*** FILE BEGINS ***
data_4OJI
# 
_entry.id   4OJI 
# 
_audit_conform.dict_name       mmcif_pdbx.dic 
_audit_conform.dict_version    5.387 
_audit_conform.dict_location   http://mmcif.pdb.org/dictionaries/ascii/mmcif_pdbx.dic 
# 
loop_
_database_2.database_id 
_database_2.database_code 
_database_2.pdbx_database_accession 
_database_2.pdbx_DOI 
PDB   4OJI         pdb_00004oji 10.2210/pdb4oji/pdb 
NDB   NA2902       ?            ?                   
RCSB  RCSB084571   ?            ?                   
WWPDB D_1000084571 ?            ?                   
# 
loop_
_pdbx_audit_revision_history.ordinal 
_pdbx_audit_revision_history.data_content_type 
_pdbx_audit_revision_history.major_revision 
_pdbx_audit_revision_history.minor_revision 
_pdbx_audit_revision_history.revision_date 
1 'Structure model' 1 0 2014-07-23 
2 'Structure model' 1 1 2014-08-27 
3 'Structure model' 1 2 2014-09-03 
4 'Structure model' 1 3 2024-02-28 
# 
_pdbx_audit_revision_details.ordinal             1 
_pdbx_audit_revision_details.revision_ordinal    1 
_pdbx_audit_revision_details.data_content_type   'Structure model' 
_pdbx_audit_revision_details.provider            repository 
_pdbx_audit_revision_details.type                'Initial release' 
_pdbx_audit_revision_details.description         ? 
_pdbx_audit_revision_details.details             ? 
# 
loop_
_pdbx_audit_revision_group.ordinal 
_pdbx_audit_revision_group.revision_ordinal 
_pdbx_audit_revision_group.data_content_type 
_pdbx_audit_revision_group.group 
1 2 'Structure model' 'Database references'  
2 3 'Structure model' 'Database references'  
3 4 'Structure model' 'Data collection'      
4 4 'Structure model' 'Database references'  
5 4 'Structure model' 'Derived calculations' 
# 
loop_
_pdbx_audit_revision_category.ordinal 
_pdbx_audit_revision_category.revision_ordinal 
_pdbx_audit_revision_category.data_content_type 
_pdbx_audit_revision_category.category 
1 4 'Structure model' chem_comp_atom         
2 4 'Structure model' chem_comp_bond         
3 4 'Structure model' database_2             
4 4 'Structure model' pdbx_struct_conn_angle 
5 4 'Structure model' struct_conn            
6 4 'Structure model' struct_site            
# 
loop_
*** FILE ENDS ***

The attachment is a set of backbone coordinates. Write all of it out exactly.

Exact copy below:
data_4OJI
# 
_entry.id   4OJI 
# 
_audit_conform.dict_name       mmcif_pdbx.dic 
_audit_conform.dict_version    5.387 
_audit_conform.dict_location   http://mmcif.pdb.org/dictionaries/ascii/mmcif_pdbx.dic 
# 
loop_
_database_2.database_id 
_database_2.database_code 
_database_2.pdbx_database_accession 
_database_2.pdbx_DOI 
PDB   4OJI         pdb_00004oji 10.2210/pdb4oji/pdb 
NDB   NA2902       ?            ?                   
RCSB  RCSB084571   ?            ?                   
WWPDB D_1000084571 ?            ?                   
# 
loop_
_pdbx_audit_revision_history.ordinal 
_pdbx_audit_revision_history.data_content_type 
_pdbx_audit_revision_history.major_revision 
_pdbx_audit_revision_history.minor_revision 
_pdbx_audit_revision_history.revision_date 
1 'Structure model' 1 0 2014-07-23 
2 'Structure model' 1 1 2014-08-27 
3 'Structure model' 1 2 2014-09-03 
4 'Structure model' 1 3 2024-02-28 
# 
_pdbx_audit_revision_details.ordinal             1 
_pdbx_audit_revision_details.revision_ordinal    1 
_pdbx_audit_revision_details.data_content_type   'Structure model' 
_pdbx_audit_revision_details.provider            repository 
_pdbx_audit_revision_details.type                'Initial release' 
_pdbx_audit_revision_details.description         ? 
_pdbx_audit_revision_details.details             ? 
# 
loop_
_pdbx_audit_revision_group.ordinal 
_pdbx_audit_revision_group.revision_ordinal 
_pdbx_audit_revision_group.data_content_type 
_pdbx_audit_revision_group.group 
1 2 'Structure model' 'Database references'  
2 3 'Structure model' 'Database references'  
3 4 'Structure model' 'Data collection'      
4 4 'Structure model' 'Database references'  
5 4 'Structure model' 'Derived calculations' 
# 
loop_
_pdbx_audit_revision_category.ordinal 
_pdbx_audit_revision_category.revision_ordinal 
_pdbx_audit_revision_category.data_content_type 
_pdbx_audit_revision_category.category 
1 4 'Structure model' chem_comp_atom         
2 4 'Structure model' chem_comp_bond         
3 4 'Structure model' database_2             
4 4 'Structure model' pdbx_struct_conn_angle 
5 4 'Structure model' struct_conn            
6 4 'Structure model' struct_site            
# 
loop_